Last updated on January 14, 2019
As some of you might know I have not been so active in this blog recently. I am sure my dear readers that you have missed me a lot ;). After 7 years leaving abroad, I moved back to Poland. I have never really worked in my home country and then suddenly I ended up accepting a job offer. I was lost with many things… Today I will write you about one of them and that is ….. Annual Leave in Poland! I guess quite an important one for many of us 🙂
Let try to explain to all of you a bit about vacation days in Poland.
Annual Leave – how many vacation days am I actually entitled to?
In Poland, you can get either 20 or 26 days of annual leave (working days). You, as an employee, are obliged to prove to your employer which one should you receive. If you do not submit the right documentation you would automatically be set into lower category.
So let me explain how it works. You can fall onto two different categories:
- 20 days – if your “work experience” is less than 10 years
- 26 days – if your “work experience” is at least 10 years
It is important to know that under “work experience” we do not only consider proper professional experience but also time that you spend studying etc.
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So trying to get to your minimum of 10 years you should count
- high school – 4 years
- university (bachelor/master) – 8 years
- technical school – 5 years
Few items to bear in mind when calculating the “work experience” years
- You cannot add up two of the items mentioned above! So for example if you went to high school and then university, your work experience is not 4 years + 8 years but instead you choose only one of them. In this case that would be 8 years as it is more beneficial for you.
- Your studies and work experience will not be added up if they overlap. So for example if you were studying at the university and working at the same time only one of the items will count. So in the example above, let’s assume you went to university (counts as 8 years). In order to get to your 10 years necessary for 26 days of annual leave you will need to prove 2 years of professional experience that you gained at different time than the period of your studies.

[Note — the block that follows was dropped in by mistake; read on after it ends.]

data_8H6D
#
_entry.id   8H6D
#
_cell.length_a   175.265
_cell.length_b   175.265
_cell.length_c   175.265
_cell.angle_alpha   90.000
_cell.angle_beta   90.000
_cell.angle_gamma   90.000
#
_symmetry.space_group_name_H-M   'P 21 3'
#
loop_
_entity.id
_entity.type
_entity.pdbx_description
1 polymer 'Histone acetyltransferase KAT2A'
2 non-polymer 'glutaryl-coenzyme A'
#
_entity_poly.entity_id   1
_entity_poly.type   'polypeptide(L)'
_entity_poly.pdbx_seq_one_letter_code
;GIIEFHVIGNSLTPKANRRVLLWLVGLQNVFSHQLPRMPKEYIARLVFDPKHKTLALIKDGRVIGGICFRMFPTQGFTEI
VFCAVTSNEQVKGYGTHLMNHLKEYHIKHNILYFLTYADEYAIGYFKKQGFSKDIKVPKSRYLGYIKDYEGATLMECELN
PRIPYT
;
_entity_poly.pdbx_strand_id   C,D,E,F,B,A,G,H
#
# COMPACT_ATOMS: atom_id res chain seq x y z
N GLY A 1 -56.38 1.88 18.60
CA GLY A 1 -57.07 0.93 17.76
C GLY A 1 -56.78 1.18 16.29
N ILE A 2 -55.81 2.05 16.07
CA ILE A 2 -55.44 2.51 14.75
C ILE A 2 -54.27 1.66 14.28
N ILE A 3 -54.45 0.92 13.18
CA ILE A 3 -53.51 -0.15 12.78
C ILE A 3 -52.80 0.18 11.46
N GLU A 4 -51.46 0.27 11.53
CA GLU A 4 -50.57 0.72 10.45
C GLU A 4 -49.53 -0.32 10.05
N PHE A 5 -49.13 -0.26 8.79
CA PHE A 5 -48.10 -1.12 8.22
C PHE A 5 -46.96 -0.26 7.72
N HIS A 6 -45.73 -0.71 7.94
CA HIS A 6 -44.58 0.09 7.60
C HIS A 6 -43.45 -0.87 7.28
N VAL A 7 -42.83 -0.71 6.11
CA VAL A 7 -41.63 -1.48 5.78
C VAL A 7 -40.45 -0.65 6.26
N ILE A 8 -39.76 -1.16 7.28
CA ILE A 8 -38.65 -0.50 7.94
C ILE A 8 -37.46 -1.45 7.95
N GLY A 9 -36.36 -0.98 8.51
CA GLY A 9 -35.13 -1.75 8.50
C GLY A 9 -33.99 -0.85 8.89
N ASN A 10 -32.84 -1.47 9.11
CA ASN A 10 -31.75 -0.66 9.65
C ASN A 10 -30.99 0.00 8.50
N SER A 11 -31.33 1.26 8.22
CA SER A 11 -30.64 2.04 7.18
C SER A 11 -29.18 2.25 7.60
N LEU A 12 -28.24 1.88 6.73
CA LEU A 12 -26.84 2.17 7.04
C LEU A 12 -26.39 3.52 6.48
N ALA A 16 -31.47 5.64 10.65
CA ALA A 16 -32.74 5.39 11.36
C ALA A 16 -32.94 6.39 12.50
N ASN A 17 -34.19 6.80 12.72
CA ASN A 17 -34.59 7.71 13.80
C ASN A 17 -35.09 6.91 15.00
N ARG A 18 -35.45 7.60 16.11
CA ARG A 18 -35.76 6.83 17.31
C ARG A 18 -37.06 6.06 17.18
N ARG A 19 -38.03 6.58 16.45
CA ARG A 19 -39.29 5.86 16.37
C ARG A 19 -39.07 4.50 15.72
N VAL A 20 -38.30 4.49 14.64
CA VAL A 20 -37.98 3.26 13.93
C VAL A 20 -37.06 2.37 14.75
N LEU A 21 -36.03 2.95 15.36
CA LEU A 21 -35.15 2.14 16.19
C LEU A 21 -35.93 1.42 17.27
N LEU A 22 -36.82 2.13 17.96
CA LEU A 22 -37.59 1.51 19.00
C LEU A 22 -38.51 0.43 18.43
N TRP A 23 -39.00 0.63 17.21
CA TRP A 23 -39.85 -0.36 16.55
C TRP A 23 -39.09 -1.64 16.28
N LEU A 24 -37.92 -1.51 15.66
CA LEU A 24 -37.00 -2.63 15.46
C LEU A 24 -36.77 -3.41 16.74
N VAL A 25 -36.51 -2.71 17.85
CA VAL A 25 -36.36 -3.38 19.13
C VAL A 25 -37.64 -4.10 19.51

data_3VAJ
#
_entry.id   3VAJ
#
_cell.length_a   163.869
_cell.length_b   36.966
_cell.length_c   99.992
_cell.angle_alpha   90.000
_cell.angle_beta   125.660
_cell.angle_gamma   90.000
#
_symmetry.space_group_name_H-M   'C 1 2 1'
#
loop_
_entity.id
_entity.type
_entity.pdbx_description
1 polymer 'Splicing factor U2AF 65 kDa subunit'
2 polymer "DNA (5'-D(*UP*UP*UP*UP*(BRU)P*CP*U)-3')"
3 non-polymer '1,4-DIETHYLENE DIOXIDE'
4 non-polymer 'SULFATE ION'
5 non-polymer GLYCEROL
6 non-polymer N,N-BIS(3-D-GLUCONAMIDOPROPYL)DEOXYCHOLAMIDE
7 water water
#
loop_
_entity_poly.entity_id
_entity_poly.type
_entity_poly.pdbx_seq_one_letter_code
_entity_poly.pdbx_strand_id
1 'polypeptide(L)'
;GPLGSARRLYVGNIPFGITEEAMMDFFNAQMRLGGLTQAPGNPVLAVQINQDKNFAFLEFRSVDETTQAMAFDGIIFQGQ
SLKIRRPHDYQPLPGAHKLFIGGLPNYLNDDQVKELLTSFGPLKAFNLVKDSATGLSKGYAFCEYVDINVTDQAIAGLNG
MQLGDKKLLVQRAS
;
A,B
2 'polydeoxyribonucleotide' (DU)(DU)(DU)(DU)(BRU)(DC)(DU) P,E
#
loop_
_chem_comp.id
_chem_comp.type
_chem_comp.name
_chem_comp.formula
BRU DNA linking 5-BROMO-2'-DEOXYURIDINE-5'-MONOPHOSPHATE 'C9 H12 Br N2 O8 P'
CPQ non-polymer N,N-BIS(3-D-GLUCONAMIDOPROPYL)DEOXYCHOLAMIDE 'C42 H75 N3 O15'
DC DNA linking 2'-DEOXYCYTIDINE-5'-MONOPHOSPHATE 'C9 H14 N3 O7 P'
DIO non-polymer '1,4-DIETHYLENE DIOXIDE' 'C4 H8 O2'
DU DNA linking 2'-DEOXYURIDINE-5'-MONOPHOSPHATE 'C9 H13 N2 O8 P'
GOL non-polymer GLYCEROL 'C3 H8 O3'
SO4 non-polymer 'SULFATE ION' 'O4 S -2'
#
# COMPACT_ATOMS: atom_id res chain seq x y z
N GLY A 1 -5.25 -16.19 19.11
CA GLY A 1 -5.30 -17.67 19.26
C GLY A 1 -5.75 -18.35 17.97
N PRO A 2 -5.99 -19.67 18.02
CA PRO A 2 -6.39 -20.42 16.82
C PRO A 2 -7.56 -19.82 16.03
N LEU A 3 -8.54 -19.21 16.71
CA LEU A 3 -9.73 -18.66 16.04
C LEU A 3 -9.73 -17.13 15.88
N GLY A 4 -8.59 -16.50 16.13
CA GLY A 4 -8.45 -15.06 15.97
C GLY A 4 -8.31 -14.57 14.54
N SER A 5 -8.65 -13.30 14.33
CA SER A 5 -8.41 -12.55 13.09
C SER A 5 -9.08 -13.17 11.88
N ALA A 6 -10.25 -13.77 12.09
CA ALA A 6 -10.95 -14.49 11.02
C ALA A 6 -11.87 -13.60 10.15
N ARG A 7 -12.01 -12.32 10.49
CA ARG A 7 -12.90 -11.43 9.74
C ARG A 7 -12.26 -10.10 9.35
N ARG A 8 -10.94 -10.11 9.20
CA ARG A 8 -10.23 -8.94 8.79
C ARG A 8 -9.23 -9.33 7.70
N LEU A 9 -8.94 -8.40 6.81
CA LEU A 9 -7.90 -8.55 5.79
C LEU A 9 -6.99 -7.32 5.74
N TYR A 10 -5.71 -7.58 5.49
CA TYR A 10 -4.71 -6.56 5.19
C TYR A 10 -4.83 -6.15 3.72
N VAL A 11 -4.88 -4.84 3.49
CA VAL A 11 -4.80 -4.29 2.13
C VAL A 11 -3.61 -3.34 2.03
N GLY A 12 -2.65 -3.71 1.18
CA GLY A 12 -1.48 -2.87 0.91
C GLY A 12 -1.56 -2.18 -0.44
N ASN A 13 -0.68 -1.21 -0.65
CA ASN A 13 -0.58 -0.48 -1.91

For me exactly the second example happened.
Documents I needed to give to my employer
- copy of my university degree (I gave my polish Bachelor degree but if you have international one you would probably need to get it translated)
- proof of my professional experience – I had to contact my old employer in order to get a written confirmation of the time I worked there as well as I had to get it translated onto Polish. So if you do not have one or if you change jobs frequently I highly recommend you getting it as you never know when you need it 🙂
In such way I secured my 26 days of annual leave 🙂
There are few other interesting things that you need to know about how annual leave works in Poland:
- You are obliged to take at least once a year holidays of 10 working days at once
- Normally you have to inform your employer about your holidays in advance however there is something called “urlop na żądanie” which in direct translation means holiday on demand. It gives you opportunity to take holidays last minute and informing your employer just before your actual work day starts. So let’s say you normally start your work day at 9am, you should send a message to your employer by 8.59am 😉 You can use this excuse for 4 days during a year and these days will be discount from your vacation days. Theoretically your employer can still reject your request if the business operations depend on your presence however in fact it rarely happens. I have never heard of anyone being rejected this right so far.
- You can use your vacation days however you want. You can take 1 day randomly or 5 days at a time.
- 26 days allowance are week days! In direct translation that means you have 5 weeks and 1 day of annual leave allowance !
- Some of you asked me about public holidays whether they count on top or not. I have some good news for you 🙂 they count on top of your annual allowance. In addition to that, if the public holiday happens to be on Saturday and you are employed on a full time basis your employer is obliged to give you extra day of holiday. Remember it does not apply if public holiday happens to be on Sunday. As it was in my case the employer gave me recently an exact date of when I could use this extra day 🙂
I hope this post gave you answers to at least some of your questions. If you have more, do not hesitate writing comments underneath this post and I will try to help you get answers.